International Business & Economy Founding member of NSP, Tan Chee Kien's company among chicken distributors taken...

Founding member of NSP, Tan Chee Kien's company among chicken distributors taken to task by competition watchdog

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Thirteen fresh chicken distributors are being scrutinised by the Competition Commission of Singapore (CCS) after it received a complaint on alleged anti-competitive conduct. CCS said in a press release on Tuesday (Mar 8) that it has issued a Proposed Infringement Decision (PID) against the distributors.
According to CCS, the distributors collectively supply more than 90 percent of the fresh chicken products in Singapore, amounting to more than half-a-billion dollars annually. The distributors had engaged in anti-competitive agreements to coordinate the amount and timing of price increases, and agreed not to compete for each other’s customers in the market for the supply of fresh chicken products in Singapore, said CCS.
Among the 13 fresh chicken distributors is Ng Ai Muslim Poultry Industries, which’s director is Mr Tan Chee Kien. Mr Tan is one of the founding members of the National Solidarity Party – an opposition political party.
The other 12 distributors are:

  • Gold Chic Poultry Supply
  • Hua Kun Food Industry
  • Hock Chuan Heng Farm and its sole-proprietor Hy-fresh Industries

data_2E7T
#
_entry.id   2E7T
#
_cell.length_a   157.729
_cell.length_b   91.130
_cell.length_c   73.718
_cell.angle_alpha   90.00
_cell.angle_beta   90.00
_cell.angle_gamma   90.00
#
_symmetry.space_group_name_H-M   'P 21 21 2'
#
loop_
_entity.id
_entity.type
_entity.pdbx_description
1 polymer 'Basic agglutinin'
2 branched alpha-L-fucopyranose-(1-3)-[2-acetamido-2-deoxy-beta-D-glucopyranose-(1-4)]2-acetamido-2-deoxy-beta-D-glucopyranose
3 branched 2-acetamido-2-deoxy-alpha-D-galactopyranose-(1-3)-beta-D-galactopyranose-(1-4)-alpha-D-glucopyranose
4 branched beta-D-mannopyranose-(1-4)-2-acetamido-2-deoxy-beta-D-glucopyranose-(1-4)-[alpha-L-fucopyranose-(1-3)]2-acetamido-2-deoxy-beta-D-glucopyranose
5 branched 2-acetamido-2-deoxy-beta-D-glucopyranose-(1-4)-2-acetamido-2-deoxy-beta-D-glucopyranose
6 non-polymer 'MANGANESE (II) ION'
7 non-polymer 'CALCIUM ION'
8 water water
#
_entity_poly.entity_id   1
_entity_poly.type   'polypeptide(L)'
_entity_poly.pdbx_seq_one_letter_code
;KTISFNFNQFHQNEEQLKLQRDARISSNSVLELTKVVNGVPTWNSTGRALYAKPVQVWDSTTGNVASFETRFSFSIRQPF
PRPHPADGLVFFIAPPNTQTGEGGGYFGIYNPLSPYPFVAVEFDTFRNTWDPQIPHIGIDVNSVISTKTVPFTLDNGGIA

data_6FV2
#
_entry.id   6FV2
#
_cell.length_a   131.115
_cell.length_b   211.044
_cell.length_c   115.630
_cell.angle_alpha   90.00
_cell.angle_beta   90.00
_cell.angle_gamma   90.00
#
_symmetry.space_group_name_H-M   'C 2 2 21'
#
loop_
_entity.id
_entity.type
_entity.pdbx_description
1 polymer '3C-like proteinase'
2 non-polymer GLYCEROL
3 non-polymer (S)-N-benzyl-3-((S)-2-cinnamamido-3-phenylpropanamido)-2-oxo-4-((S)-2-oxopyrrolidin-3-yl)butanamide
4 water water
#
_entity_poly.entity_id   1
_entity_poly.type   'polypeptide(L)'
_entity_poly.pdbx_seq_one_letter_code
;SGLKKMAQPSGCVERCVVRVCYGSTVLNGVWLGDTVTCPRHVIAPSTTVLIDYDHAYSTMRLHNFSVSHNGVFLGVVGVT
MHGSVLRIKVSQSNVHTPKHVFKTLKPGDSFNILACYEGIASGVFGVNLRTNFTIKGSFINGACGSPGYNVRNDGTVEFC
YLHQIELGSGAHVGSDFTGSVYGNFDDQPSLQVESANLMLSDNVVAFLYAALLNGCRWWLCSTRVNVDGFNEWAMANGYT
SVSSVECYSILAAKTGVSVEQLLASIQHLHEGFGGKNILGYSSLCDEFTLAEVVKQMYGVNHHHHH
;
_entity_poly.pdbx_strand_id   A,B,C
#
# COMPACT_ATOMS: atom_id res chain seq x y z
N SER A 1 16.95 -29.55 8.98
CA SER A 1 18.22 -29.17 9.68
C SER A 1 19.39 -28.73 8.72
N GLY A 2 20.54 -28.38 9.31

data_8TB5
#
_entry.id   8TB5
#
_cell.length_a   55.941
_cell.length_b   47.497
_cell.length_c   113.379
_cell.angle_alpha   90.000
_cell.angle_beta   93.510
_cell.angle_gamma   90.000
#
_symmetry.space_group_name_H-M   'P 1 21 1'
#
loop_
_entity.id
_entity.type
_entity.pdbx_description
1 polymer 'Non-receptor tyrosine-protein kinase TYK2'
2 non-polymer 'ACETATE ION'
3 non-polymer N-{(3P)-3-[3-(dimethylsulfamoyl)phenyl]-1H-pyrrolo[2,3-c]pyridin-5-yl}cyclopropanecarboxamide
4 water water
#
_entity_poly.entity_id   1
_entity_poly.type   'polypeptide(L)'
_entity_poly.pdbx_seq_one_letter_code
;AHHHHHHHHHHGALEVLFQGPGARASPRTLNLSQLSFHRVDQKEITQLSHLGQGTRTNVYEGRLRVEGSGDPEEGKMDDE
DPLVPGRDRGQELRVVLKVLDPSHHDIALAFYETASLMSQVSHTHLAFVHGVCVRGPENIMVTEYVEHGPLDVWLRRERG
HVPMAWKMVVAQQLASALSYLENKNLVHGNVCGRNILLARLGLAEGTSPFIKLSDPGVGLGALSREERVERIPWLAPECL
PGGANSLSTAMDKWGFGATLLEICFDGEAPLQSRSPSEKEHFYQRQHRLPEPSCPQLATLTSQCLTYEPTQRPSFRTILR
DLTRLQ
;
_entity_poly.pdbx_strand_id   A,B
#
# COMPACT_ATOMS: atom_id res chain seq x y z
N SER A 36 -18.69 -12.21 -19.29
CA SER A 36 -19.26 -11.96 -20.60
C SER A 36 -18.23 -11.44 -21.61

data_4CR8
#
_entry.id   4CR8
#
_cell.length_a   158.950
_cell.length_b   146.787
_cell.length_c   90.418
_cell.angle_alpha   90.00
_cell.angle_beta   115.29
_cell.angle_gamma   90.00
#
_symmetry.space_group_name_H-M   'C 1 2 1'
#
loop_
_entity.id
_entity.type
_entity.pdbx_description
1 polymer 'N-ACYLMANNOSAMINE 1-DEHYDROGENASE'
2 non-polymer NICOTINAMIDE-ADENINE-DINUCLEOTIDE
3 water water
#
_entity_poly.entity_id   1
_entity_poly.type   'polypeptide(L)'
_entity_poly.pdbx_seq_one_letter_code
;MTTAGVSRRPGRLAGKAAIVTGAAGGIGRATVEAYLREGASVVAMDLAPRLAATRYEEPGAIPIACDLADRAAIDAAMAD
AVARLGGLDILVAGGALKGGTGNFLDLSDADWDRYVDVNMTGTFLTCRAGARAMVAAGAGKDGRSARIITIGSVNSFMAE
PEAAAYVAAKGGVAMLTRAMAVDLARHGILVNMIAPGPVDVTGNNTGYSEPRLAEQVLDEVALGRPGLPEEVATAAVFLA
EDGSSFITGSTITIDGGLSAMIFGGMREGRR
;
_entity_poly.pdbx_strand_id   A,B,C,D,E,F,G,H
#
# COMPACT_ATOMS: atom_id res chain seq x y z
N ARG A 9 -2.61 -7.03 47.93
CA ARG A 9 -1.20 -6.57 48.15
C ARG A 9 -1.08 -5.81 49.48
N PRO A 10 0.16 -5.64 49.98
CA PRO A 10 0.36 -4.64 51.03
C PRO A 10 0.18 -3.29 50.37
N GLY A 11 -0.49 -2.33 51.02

• Kee Song Brothers Poultry Industries
  • Lee Say Poultry Industrial and its sole-proprietor Lee Say Group
  • Hup Heng Poultry Industries
  • KSB Distribution
  • Prestige Fortune
  • Sinmah Poultry Processing
  • Toh Thye San Farm
  • Tong Huat Poultry Processing Factory and Ban Hong Poultry

In its statement CCS saod:
“The parties who are in the business of trading in or distributing fresh chicken products had engaged in discussions, from at least 2007 to 2014, on prices and also expressly coordinated the price increases of fresh chicken products sold in Singapore.
During these meetings, the parties had also agreed to not compete for each other’s customers,” it added, referring to a non-aggression pact among the distributors.
The pact as well as price increases were aimed at distorting the prices of fresh chicken products in Singapore, said CCS. By agreeing not to compete for each other’s customers, CCS said they had restricted the choices available to customers.
The coordinated price increases further reduced customer choice as it provided few options for customers to switch distributors and hence, “creating a less competitive landscape”.
CCS has given the 13 distributors six weeks from the receipt of the PID to make their representations to the Commission. After careful consideration of the representations, CEC will make its final decision.

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